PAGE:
- Trapstar T-shirts: a sign of the endtimes?
When Atlanta snappers Dem Franchize Boyz take the Alltel Pavilion stage this Sunday, they'll run through a couple of songs about their white tees. They'll lean with it. They'll rock with it. And then, somewhere in the streets of New York City, an angel will lose its wings.
That's what the hip-hop heads put off by popular Southern rap would have you believe: New-school swaggerers like T.I., strawman kingpins like Rick Ross and any other big name below the Mason-Dixon are about to usher in the apocalypse, dropping A-bombs instead of elbows. Get ready for the end of hip hop.
But why are the real heads really bemoaning the end of the hip-hop reign? In large part because of one red, red flag: Commercial rap sales are down 15 percent this year.
Compared to the overall 4 percent drop across the industry, that is, indeed, a big dip. But sloping numbers aren't the only reason stalwart rags like XXL and industry e-thugs are prepping eulogies. Rather, they're tossing roses, holding hankies and pointing South for plenty of reasons: New York has fallen off; L.A. is MIA; Curtis "9 Times, 50 Cent" Jackson moved into a mansion in Connecticut; brands like Jay-Z and Eminem have "retired"; Dre's much-delayed Detox is approaching urban-legend status; OutKast just put out their first good/not-great album; Clipse records are rotting in major-label fuselage.
True, outside of the South's radio-adored hotbeds, hip hop is in a slump. And the answer to the prevailing question--"Who is responsible for this mess?!?!"-- seems clear enough: Memphis, New Orleans, Houston, Miami, Atlanta, please stand up. If you listen to the pundits, crunk music, snap music and trap music--the only stuff that really seems to sell in '06--has killed hip hop.
Buying that line, however, confers some pretty tricky stuff: Namely, that hip hop--as an art form--is weak enough to be offed in a few years' time. That sentiment alone should have you wondering if the old schoolers and music journos--now accustomed to supreme dominance over the charts, and a bunch of legitimately great, big-name albums every year--have grown a bit spoiled.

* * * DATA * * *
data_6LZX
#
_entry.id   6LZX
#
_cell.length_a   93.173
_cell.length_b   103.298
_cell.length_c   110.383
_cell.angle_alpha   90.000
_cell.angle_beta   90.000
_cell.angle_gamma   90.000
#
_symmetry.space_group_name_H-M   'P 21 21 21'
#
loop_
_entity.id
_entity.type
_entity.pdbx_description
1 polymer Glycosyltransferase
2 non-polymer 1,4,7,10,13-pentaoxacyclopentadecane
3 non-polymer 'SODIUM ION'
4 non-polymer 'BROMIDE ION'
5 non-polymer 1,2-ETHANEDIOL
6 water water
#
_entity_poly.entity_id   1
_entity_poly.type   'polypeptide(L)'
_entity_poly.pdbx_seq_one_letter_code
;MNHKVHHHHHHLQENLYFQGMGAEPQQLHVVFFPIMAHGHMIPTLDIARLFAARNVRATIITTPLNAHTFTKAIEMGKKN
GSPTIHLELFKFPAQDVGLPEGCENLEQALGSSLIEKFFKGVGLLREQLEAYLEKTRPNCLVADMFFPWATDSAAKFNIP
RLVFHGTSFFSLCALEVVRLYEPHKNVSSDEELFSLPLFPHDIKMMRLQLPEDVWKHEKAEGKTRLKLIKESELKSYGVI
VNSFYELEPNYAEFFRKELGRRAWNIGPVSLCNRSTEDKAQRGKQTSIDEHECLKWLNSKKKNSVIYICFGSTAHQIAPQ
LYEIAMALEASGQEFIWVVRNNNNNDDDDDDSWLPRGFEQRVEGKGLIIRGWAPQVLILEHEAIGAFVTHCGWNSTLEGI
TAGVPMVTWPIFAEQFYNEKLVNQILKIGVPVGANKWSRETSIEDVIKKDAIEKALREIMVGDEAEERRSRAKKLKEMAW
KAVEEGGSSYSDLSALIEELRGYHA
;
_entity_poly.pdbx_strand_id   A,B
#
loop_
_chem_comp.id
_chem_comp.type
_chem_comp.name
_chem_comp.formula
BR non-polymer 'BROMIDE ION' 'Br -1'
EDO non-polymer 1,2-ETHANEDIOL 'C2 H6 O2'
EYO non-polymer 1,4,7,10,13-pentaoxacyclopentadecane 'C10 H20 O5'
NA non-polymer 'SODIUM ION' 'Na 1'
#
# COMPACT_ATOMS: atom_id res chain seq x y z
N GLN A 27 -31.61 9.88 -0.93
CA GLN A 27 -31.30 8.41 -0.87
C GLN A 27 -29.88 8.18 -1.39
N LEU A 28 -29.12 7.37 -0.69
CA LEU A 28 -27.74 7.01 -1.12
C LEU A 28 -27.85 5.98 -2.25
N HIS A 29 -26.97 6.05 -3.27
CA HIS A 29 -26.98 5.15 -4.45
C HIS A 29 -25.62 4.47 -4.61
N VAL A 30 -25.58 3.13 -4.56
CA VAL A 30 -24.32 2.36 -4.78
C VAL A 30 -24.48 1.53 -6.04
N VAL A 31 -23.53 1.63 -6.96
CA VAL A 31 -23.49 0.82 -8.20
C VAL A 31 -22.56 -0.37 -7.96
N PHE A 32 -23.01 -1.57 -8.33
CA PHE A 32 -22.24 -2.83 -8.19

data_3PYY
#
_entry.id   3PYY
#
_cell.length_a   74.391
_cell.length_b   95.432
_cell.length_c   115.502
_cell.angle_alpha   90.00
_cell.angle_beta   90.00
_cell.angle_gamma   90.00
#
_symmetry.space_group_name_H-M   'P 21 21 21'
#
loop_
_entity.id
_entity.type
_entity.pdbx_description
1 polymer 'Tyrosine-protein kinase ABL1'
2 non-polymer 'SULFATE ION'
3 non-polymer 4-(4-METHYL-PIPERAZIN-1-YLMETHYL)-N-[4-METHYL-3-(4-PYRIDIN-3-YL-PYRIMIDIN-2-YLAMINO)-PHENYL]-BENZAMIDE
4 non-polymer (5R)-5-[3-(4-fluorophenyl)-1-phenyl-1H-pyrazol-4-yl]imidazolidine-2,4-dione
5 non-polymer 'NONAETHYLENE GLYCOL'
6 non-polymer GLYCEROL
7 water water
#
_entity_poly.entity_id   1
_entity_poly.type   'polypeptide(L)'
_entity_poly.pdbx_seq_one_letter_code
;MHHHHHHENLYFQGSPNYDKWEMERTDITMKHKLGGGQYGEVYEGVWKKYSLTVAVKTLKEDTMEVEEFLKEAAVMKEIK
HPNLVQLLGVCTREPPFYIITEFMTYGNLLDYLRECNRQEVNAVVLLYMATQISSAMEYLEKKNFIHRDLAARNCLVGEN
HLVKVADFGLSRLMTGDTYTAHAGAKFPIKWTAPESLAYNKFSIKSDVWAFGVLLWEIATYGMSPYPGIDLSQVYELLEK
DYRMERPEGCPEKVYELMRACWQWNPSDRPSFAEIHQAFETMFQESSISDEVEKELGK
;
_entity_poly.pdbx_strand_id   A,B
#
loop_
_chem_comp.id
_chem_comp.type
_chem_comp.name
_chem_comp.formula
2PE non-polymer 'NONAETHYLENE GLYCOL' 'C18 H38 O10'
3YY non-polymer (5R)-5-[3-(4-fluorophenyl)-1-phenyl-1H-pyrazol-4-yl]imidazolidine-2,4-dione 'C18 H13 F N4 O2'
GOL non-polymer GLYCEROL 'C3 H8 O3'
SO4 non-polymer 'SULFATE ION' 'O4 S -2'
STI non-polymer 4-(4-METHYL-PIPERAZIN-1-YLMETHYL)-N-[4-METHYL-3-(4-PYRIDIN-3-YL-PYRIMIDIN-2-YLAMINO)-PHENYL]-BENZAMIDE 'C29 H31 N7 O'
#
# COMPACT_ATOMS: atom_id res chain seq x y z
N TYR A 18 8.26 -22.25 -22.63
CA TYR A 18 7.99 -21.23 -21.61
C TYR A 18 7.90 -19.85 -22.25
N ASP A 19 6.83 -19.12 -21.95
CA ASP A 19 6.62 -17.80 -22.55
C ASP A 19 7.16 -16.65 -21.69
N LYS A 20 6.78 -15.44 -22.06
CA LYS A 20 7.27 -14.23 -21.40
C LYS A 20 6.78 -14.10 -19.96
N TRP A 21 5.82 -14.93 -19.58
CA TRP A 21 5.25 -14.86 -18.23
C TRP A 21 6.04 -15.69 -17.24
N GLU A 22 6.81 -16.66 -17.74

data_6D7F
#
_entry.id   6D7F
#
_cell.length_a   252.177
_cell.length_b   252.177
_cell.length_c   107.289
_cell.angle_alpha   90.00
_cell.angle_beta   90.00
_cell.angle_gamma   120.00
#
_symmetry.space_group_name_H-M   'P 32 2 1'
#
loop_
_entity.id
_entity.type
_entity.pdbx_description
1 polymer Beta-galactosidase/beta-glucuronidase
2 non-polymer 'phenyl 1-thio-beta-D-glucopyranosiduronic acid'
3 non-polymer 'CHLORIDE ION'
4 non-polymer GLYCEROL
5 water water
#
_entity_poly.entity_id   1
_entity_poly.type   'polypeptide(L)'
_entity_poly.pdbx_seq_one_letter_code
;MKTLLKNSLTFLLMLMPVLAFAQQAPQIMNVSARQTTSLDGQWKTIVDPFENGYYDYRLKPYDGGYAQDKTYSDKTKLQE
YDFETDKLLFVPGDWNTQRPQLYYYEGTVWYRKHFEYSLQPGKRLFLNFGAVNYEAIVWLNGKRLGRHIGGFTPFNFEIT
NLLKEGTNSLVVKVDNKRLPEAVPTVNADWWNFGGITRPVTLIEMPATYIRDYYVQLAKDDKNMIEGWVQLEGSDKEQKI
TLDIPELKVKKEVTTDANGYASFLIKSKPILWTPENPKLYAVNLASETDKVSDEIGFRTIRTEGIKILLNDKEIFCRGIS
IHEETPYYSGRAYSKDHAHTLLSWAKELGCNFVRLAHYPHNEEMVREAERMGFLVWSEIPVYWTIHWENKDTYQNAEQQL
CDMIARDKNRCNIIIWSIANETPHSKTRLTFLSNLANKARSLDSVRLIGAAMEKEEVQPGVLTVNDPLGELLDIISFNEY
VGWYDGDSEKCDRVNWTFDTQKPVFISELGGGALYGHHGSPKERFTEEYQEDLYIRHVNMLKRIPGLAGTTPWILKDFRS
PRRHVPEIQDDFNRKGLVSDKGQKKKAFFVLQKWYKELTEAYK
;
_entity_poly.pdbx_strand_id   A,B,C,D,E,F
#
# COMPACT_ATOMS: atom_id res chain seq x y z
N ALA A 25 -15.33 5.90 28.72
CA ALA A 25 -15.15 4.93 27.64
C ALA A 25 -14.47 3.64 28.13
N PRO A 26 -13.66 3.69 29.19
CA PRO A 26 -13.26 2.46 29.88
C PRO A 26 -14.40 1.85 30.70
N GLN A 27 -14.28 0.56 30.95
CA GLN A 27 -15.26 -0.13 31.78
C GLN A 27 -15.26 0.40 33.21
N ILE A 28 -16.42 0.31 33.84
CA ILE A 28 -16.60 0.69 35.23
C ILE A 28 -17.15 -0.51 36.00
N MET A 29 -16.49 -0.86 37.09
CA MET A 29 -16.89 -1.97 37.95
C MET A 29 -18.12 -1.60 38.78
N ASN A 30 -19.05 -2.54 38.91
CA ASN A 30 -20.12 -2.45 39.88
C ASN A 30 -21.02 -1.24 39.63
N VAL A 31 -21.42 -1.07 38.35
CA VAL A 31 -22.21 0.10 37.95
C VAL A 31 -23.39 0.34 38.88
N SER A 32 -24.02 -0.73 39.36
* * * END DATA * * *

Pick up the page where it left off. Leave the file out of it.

Seriously: Death? Doesn't that seem pretty extreme for a sales dip and a creative rut? Besides, music scribes should have seen this coming. It happened to rock. Twice. Remember the late '70s? Do the '80s babies remember rapmetal?
The point is, a genre can only get so big or so popular or so fruitfully artistic. Then it turns nasty and it gets bloated. You wake up beside it every morning, repulsed but committed, asking yourself, "What have the years done to you? Why am I still here?" By that time, its most popular artists are marketing tools, glorified things used for selling cars. And, unfortunately, the good stuff hides in the shadow of the utterly unredeemable.
It started with a bunch of minivan bangers, songs baby-booming stiffs sang to show you how with it they are or the kind of stuff Danny Tanner Dads belt out when they're trying to embarrass their kids. Think about this: When Sean Combs, the biggest guy in pre-2K music, did a track for Godzilla--the biggest movie possible--he borrowed the guitar part from Led Zeppelin's "Kashmir" Fucking Jimmy Page. Why? Just so a bunch of middle-aged white dudes on Propecia could relate, really. C'mon. And we're complaining about fake drug dealers?